In the last year, FinTech has moved from an industry niche, to an established and undeniable ‘movement’ that is attracting national news headlines on an almost daily basis.
This umbrella term for financial services in a digital age – challenging and disrupting the incumbents to create a new world of finance – has driven market momentum, increased competition, and impressive company valuations. The UK is now firmly on the map as a global centre of innovation in this space, evidenced again just recently by the line-up of companies in KPMG’s annual FinTech 100 list, which features more ’emerging firms’ from the UK than any other country in the world.
So where next, for this $12 billion dollar industry that now boasts its own UK ambassador, and government support of a five year plan to make the UK a world leader in Financial Technology by 2020?
Time in transit – when speed counts
The global economy, and the technology required to underpin and support it are inextricably linked. Although FinTech conversation doesn’t tend to hover for long on monetary policy such as interest rates, these factors have an enormous bearing on the supporting infrastructure. For example, low interest rates over a period of several years have lulled high street banks into a false sense of security. Why? Because it hasn’t mattered too much where money is stored, as earning potential has been negligible. Once these rates begin to rise, time in transit will become much more important when considering international money transfer. For the first time in years, customers are more likely to start to truly shop around for their savings accounts and banks will have to face the competition of alternative account providers.
The changing nature of global payment flows, spurred by the cross-border micro-payments of the on-demand economy – is now shining a light on the importance of speed, transparency, and predictability of cross-border payments. In recent years, we have seen the emergence of alternative solutions seeking to disrupt the whole infrastructure. Innovative distributed ledger technologies such as Blockchain enable the instant transfer of money, and have exposed the inefficiencies of the traditional infrastructure. SWIFT’s recent innovation initiative to improve customer experience in correspondent banking is testament to the power and influence of alternative solutions to drive fundamental change in the traditional architecture. In the coming year, I expect to see much of FinTech’s power evidenced through the change it is able to provoke and inspire amongst incumbents.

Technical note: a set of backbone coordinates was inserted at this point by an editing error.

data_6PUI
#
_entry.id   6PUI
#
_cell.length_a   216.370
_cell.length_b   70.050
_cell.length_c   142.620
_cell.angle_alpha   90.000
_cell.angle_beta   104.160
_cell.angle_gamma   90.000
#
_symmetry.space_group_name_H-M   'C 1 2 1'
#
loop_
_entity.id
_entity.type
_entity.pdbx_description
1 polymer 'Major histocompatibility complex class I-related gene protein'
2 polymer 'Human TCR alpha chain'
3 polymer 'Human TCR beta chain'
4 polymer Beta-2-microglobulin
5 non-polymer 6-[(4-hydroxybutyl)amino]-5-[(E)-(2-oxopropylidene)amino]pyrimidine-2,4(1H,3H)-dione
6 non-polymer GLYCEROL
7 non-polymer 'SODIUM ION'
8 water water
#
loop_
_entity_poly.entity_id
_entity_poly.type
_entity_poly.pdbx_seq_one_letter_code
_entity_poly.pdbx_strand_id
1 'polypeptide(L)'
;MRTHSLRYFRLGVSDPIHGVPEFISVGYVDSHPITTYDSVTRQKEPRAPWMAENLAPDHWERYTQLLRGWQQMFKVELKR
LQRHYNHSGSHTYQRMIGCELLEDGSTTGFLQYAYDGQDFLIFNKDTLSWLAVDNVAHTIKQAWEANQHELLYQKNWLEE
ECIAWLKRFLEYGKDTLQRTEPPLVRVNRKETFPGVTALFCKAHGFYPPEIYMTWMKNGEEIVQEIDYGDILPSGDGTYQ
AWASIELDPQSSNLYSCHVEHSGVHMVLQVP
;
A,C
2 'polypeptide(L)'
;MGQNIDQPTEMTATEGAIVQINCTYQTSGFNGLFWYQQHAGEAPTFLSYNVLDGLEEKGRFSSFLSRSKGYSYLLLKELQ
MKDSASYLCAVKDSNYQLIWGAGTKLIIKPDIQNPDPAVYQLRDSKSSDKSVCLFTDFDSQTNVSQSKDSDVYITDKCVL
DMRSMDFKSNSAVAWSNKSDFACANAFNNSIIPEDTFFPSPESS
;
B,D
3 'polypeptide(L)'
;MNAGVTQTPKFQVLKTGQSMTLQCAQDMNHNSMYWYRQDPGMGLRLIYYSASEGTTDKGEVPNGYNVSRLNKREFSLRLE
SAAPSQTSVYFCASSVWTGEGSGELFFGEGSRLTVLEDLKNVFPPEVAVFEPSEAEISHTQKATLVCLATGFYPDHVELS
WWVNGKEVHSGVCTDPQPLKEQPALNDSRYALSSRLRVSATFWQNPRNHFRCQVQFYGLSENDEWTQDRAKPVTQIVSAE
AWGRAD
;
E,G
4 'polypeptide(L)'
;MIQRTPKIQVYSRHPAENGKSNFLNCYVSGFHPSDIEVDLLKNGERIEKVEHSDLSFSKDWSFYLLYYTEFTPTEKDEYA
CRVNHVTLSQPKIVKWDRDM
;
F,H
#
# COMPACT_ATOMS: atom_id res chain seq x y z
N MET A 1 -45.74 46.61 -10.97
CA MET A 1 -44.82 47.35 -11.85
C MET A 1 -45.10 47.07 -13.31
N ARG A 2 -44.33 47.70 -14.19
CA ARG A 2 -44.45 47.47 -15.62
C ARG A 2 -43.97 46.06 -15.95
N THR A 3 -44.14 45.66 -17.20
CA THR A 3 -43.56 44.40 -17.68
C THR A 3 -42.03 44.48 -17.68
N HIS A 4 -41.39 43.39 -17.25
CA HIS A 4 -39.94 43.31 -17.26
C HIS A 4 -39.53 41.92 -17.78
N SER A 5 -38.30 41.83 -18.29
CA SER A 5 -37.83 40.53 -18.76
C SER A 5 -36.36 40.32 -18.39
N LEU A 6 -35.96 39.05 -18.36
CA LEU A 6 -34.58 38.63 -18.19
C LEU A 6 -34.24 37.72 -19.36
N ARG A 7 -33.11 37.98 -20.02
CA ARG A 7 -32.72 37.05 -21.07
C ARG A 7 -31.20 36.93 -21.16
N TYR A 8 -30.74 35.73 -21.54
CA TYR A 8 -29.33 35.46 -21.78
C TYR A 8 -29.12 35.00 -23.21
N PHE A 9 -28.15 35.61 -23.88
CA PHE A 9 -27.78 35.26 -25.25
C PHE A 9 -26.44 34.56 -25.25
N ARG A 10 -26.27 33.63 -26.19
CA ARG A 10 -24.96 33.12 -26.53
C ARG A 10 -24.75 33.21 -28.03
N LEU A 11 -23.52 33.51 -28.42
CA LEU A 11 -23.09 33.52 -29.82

The rise of on-demand and FinTech partnerships
The success of on-demand businesses depends on ensuring that payments are collected and processed fast and effectively between parties. To provide this streamlined experience, direct debit is becoming a critical functionality, particularly when it comes to the in-app user experience. This removes the need for users to produce a card and allows quicker and cheaper payment acceptance for the service provider, often on a subscription model.
As payments become increasingly embedded within other services, on-demand businesses will be able to offer the seamless experience they are promising to customers, whilst ensuring that each transaction is just as smooth. In other words, we are likely to see a rise in the number of businesses in the on-demand space partnering with FinTech companies this coming year, as they realise the benefits they can gain by working together. This echoes the thoughts of Warren Mead, global co-lead of KPMG’s FinTech practice, who views 2016 as the year of the "enabler" rather than the "disruptor" in the FinTech ecosystem.
Big data – big opportunity
The Internet of Things is one of the most exciting aspects of the digital revolution that has the potential to fundamentally change the way we live and work. Many organisations are already adopting strategies to take advantage of this data deluge, but its true value lies not only in its collection, but its careful analysis.
With customers expecting an increasingly personalised service from their banks and regulators clamping down on their oversight of data integrity and use, the financial services sector has in many ways led the way in monetising this insight over the past few years.
Beyond collection, and analysis however, lies action. Are businesses effectively deriving genuine insight from the data, and more importantly, using this to inform and change the way they interact with customers, competitors and the market in general? It seems to me that from this perspective, there is still room for improvement.
In the coming year, it is likely that FinTech providers will look into ways to get cleverer in maximising the use of this data for commercial gain and enhanced user experience and loyalty.
What about the FinTech bubble rumours?
While the huge scale and momentum in this space is promising for the future of the industry, many industry analysts believe that this could be reminiscent of the Dot-com bubble and scepticism around the future of the whole FinTech space persists. As with any market, only the strongest players will survive beyond the current boom we are experiencing.
With this in mind, smart FinTech companies next year will need to look at how to ensure their offering maintains its relevance and demand to ensure they survive the boom. Alongside the growth of the FinTech industry, we have seen an evolution in the relationship between banks and these new players. Despite the ongoing popularity of an ‘us versus them’ debate, this is no longer an accurate description of the relationship between banks and FinTech innovators – or at least, it shouldn’t be. More to the point, it looks like it won’t be in 2016. Cheers!
Mike Laven is the CEO of Currency Cloud